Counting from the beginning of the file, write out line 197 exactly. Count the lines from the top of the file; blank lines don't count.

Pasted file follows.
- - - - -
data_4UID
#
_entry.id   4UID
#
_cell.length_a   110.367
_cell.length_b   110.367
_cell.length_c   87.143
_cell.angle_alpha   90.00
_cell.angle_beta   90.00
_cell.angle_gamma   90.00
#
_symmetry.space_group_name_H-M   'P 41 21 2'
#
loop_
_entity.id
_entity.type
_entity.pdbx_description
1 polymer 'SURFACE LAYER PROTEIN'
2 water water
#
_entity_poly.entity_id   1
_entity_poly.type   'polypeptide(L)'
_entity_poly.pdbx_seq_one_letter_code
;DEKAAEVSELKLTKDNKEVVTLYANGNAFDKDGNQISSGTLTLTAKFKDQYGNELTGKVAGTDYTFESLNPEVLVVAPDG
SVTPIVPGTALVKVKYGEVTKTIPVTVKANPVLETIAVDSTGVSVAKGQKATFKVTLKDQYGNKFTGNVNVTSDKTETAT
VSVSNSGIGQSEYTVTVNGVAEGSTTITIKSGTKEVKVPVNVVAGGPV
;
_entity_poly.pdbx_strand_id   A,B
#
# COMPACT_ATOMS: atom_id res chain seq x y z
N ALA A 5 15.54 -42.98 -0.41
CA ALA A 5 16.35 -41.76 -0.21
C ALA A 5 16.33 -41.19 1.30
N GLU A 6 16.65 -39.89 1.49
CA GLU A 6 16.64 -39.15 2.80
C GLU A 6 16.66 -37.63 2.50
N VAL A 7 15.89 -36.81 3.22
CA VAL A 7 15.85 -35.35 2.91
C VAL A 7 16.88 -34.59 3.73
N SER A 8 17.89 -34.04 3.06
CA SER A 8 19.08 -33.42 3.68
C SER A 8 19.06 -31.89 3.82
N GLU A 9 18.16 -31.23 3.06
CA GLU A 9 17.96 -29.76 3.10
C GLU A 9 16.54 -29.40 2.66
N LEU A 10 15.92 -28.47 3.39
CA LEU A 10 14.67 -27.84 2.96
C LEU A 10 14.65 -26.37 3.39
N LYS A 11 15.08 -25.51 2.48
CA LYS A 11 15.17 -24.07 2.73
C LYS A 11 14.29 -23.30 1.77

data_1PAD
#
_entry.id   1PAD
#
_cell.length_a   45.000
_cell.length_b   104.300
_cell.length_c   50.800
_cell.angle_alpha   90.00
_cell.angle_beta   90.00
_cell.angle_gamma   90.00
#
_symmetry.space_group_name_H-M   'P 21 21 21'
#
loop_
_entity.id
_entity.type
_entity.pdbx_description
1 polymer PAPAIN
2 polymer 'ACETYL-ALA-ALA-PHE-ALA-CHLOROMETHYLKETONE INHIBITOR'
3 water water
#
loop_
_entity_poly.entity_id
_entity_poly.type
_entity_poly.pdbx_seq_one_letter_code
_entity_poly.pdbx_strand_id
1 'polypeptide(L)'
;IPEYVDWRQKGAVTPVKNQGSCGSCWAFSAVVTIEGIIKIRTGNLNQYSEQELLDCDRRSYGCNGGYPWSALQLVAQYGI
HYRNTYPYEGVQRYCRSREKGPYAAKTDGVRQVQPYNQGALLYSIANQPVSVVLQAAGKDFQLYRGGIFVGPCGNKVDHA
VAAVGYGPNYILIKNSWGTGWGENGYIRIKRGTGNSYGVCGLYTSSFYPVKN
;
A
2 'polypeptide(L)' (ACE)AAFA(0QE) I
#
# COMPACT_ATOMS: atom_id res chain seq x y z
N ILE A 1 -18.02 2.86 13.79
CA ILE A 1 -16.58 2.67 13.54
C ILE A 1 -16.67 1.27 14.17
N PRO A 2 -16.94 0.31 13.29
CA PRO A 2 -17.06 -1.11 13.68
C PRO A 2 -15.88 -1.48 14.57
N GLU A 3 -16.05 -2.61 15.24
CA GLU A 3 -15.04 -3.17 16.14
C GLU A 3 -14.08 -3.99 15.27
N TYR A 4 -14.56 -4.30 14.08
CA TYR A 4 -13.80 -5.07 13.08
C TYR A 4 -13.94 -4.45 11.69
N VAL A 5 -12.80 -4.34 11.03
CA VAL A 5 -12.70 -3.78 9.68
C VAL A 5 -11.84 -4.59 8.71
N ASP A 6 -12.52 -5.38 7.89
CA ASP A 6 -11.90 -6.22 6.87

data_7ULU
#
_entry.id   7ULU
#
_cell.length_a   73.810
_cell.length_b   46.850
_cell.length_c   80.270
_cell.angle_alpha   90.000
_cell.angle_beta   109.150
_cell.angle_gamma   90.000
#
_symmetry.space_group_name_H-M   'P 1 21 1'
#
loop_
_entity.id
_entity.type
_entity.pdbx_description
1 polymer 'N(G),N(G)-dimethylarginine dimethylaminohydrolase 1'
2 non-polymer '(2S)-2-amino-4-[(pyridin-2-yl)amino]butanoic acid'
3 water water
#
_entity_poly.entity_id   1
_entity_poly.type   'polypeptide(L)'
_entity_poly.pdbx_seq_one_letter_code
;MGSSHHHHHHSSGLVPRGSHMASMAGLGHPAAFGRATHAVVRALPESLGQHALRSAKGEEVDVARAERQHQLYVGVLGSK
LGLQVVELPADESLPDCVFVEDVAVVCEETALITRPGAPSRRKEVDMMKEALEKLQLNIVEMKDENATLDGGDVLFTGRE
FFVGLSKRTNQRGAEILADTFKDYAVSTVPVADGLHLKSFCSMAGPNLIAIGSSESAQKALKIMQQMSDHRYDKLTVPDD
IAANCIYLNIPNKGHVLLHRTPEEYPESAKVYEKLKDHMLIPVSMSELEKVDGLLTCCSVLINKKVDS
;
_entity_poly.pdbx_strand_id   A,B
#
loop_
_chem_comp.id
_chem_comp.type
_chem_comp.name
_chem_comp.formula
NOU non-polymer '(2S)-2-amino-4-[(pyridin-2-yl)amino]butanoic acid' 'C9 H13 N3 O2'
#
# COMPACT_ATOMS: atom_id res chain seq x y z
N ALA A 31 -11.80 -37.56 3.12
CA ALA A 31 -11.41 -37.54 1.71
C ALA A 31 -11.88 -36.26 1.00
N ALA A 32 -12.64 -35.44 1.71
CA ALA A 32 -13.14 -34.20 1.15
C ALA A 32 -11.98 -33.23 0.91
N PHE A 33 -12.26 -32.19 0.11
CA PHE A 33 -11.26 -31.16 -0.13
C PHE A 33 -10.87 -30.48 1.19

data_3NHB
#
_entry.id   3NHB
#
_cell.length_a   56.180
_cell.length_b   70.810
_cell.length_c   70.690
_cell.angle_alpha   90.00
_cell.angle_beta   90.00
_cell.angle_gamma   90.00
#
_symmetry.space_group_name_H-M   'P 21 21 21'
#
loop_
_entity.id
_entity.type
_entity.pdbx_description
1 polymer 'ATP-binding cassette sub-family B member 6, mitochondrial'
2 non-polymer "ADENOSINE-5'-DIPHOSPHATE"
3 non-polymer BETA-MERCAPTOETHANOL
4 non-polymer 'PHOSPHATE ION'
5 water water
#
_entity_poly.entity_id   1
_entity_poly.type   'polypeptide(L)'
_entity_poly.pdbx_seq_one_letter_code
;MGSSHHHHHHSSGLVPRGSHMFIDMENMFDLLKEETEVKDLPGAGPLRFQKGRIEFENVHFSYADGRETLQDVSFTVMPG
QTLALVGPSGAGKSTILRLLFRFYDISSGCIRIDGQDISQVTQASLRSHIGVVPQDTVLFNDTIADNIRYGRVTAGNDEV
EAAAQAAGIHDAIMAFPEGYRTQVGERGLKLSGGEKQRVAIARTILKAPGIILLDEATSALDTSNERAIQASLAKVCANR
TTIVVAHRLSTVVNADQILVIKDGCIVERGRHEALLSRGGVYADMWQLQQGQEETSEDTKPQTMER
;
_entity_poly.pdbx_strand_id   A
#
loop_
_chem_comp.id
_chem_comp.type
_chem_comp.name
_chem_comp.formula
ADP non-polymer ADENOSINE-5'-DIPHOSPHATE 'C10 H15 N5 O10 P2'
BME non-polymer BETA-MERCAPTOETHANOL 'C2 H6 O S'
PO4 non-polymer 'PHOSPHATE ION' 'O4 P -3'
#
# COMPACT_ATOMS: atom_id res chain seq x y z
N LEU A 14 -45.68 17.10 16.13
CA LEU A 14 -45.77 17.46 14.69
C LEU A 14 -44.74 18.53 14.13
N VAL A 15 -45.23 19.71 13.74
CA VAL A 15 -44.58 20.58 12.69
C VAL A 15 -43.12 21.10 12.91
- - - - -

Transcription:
C LEU A 14 -44.74 18.53 14.13